How much research is enough?
Do you know genealogists who say, “I want to write a family history book, but I need to finish my research first?”
Somehow they never get to their book. More research leads to new avenues of information that should be explored. They charge off seeking the vital records of previously unknown ancestors. You have to admire their dogged determination. Just a bit more research and they’ll be ready.
I thought about those dedicated researchers recently as I was rereading Practicing History, a collection of essays by historian Barbara Tuchman, winner of two Pulitzer Prizes, one for The Guns of August, an account of the first month of World War I, and the second for Stillwell and the American Experience in China. Tuchman offered a great piece of advice on when to quit researching and begin writing.
The most important thing about research is to know when to stop. How does one recognize the moment? …One must stop before one is finished; otherwise, one will never stop and never finish. I had an object lesson in this once in Washington at the Archives. I was looking for documents in the case of Pedicaris, an American – or supposed American – who was captured by Moroccan brigands in 1904. The Archives people introduced me to a lady professor who had been doing research in United States relations with Morocco all her life. She had written her Ph.D thesis on the subject back in, I think, 1936, and was still coming for six months each year to work in the Archives. She was in her seventies and, they told me, had recently suffered a heart attack. When I asked her what year was her cut-off point, she looked at me in surprise and said she kept a file of newspaper clippings right up to the moment. I am sure she knew more about United States – Moroccan relations than anyone alive, but would she ever leave off her research in time to write that definitive history, and tell the world what she knew? I feared the answer.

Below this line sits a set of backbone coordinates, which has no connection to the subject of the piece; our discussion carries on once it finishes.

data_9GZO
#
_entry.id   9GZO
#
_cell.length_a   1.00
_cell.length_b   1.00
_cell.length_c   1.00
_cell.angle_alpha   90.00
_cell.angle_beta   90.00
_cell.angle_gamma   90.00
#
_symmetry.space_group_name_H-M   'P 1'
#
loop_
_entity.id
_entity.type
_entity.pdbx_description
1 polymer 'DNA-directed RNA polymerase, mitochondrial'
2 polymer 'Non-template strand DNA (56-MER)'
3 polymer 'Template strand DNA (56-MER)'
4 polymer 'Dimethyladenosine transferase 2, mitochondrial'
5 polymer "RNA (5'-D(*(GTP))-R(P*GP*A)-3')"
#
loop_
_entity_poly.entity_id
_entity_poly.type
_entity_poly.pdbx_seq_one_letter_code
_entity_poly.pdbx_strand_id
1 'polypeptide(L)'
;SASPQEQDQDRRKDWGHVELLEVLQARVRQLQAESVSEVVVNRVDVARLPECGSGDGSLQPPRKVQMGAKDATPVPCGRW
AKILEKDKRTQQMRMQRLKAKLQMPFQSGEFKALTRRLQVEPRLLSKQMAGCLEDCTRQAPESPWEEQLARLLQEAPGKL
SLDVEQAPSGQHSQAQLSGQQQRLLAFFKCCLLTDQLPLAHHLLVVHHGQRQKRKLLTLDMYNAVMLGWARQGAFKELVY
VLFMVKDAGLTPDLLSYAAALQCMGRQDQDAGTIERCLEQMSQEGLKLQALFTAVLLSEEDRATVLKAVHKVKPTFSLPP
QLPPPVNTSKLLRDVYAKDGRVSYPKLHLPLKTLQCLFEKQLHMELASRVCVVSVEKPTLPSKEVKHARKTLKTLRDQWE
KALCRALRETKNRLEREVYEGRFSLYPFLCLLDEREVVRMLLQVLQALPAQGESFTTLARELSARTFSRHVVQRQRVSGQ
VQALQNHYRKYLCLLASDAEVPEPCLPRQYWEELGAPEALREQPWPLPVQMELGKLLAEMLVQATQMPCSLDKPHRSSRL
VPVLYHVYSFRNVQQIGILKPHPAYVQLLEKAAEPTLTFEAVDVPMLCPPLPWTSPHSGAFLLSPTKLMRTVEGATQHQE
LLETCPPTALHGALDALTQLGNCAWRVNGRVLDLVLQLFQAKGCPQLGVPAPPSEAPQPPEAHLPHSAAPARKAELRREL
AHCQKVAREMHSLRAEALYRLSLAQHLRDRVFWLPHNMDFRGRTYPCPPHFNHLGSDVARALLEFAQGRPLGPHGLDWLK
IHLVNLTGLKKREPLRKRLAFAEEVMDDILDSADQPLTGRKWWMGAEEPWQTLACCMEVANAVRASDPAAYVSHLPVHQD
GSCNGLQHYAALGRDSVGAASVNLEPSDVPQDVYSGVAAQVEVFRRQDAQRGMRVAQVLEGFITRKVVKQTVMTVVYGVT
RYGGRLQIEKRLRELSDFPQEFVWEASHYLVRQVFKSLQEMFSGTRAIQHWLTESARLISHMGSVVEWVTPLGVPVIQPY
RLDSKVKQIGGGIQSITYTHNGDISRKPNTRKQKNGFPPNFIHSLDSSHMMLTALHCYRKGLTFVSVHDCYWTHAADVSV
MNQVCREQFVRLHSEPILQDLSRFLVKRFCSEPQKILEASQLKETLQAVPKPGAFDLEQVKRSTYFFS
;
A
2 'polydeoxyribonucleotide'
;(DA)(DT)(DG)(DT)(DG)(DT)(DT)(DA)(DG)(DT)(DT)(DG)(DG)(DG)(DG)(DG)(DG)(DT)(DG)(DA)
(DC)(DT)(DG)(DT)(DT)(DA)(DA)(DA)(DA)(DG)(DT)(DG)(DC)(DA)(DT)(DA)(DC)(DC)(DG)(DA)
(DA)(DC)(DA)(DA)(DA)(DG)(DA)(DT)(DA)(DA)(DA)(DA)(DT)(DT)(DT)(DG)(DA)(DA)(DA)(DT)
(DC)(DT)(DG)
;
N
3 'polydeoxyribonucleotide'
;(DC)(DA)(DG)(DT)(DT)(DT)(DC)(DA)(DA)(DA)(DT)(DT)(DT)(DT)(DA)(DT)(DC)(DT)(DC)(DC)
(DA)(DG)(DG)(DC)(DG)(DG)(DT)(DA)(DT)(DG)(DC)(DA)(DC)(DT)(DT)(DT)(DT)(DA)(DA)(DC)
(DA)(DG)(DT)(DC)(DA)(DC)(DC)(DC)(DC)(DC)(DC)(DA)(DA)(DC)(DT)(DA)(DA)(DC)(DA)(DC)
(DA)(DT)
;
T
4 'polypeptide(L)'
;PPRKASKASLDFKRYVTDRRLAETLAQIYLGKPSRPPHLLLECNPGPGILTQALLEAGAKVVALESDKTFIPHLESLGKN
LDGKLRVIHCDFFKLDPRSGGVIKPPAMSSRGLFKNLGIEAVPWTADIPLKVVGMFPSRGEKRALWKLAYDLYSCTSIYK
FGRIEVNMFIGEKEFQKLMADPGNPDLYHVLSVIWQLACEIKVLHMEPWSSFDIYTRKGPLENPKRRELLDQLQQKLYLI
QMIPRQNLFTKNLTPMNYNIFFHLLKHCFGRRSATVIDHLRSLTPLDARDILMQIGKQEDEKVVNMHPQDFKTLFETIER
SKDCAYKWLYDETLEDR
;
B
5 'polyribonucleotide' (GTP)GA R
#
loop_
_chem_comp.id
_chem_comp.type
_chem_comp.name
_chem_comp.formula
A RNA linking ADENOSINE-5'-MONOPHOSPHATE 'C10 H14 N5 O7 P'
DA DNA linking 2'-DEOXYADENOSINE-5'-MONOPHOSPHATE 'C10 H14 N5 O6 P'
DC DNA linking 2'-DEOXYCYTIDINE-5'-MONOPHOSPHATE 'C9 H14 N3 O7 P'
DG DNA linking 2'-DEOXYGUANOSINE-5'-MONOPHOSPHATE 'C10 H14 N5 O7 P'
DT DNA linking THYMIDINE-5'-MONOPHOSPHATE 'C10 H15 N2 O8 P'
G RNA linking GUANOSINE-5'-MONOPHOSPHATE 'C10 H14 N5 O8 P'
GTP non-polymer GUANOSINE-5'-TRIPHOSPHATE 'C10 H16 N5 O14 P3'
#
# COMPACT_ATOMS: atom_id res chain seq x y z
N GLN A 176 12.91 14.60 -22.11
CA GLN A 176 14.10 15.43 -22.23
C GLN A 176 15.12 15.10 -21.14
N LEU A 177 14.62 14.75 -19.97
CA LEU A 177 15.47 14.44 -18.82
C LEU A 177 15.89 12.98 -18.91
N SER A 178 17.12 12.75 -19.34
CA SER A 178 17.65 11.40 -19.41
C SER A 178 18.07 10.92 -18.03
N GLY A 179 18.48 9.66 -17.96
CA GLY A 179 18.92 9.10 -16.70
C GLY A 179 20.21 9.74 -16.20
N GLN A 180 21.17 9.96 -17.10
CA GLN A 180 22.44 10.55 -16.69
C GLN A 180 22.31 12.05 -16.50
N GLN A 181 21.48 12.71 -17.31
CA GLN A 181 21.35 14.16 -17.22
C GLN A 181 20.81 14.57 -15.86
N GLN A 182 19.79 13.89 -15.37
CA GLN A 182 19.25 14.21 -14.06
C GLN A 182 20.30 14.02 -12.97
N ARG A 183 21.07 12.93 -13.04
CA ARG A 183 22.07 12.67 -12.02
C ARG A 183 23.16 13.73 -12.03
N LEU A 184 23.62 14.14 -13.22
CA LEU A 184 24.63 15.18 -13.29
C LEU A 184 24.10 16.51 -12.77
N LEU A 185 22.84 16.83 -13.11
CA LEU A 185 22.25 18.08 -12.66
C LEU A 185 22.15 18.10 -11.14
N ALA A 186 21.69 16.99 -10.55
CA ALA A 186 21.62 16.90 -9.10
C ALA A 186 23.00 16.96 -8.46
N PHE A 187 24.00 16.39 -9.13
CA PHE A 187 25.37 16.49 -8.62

How does one avoid this fate? Family history research can be a lot like US – Moroccan relations. The research will never be completed. If you want to get a family history book written, you have to, at least temporarily, stop researching, start taking an inventory of the information you’ve already gathered and start to consider how you might organize that information in a book. When you begin to plan the book two things will probably happen. First, you may find that you have much more information than you realized and that you don’t really need more research to fill in your outline. Second, you will know exactly what you will need to find to write the book so that your future research switches from infinite to specifically limited.
If you want to write a book you have to begin writing it. There will be time for more research when your book is published.
4 thoughts on “Stop Researching and Start Writing Your Family History Book”
I am enjoying your articles. They are helping me transition from research to writing.
This is wonderful and wise advice! So many folks are waiting until their research is ‘done’ or their tree is ‘complete’ – and we all know that just doesn’t happen, particularly with new material coming online practically every day…
One excellent researcher in my husband’s family line would rarely share documents because she paid for many of them and was going to write a book someday to recover her investment. But she never wrote the book, and the research will probably die with her, and that is such a terrible shame!
I’ll contact you directly at your society’s website about how to include the post in your newsletter.
I am the editor of our society’s periodical, Polish Footprints. I would love to reprint your article in our spring issue. Full credit will be given to you along with your credentials.
May I have your permission to reprint?